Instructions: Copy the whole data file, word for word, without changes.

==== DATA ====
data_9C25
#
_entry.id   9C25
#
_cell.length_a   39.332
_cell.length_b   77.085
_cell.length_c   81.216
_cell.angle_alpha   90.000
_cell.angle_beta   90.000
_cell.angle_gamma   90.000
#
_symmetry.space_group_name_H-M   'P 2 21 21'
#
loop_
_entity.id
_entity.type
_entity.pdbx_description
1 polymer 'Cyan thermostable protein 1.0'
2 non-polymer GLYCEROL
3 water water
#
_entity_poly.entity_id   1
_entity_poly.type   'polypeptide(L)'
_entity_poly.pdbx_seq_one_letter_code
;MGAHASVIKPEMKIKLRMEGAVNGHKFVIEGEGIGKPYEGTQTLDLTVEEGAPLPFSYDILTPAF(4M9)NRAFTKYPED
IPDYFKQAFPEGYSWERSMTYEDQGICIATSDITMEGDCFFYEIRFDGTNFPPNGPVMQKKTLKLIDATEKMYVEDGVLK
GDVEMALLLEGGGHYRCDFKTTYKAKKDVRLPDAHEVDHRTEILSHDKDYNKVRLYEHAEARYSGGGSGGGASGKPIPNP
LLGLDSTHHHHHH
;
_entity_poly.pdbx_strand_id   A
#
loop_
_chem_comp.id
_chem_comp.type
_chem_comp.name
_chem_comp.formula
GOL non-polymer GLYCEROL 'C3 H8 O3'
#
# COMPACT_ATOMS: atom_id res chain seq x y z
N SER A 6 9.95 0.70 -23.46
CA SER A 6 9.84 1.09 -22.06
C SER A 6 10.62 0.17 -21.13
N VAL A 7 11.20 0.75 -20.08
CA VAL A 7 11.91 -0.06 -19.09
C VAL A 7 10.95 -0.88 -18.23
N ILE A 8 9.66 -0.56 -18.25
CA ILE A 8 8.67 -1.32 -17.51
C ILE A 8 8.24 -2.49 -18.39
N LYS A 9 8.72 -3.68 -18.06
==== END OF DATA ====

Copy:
data_9C25
#
_entry.id   9C25
#
_cell.length_a   39.332
_cell.length_b   77.085
_cell.length_c   81.216
_cell.angle_alpha   90.000
_cell.angle_beta   90.000
_cell.angle_gamma   90.000
#
_symmetry.space_group_name_H-M   'P 2 21 21'
#
loop_
_entity.id
_entity.type
_entity.pdbx_description
1 polymer 'Cyan thermostable protein 1.0'
2 non-polymer GLYCEROL
3 water water
#
_entity_poly.entity_id   1
_entity_poly.type   'polypeptide(L)'
_entity_poly.pdbx_seq_one_letter_code
;MGAHASVIKPEMKIKLRMEGAVNGHKFVIEGEGIGKPYEGTQTLDLTVEEGAPLPFSYDILTPAF(4M9)NRAFTKYPED
IPDYFKQAFPEGYSWERSMTYEDQGICIATSDITMEGDCFFYEIRFDGTNFPPNGPVMQKKTLKLIDATEKMYVEDGVLK
GDVEMALLLEGGGHYRCDFKTTYKAKKDVRLPDAHEVDHRTEILSHDKDYNKVRLYEHAEARYSGGGSGGGASGKPIPNP
LLGLDSTHHHHHH
;
_entity_poly.pdbx_strand_id   A
#
loop_
_chem_comp.id
_chem_comp.type
_chem_comp.name
_chem_comp.formula
GOL non-polymer GLYCEROL 'C3 H8 O3'
#
# COMPACT_ATOMS: atom_id res chain seq x y z
N SER A 6 9.95 0.70 -23.46
CA SER A 6 9.84 1.09 -22.06
C SER A 6 10.62 0.17 -21.13
N VAL A 7 11.20 0.75 -20.08
CA VAL A 7 11.91 -0.06 -19.09
C VAL A 7 10.95 -0.88 -18.23
N ILE A 8 9.66 -0.56 -18.25
CA ILE A 8 8.67 -1.32 -17.51
C ILE A 8 8.24 -2.49 -18.39
N LYS A 9 8.72 -3.68 -18.06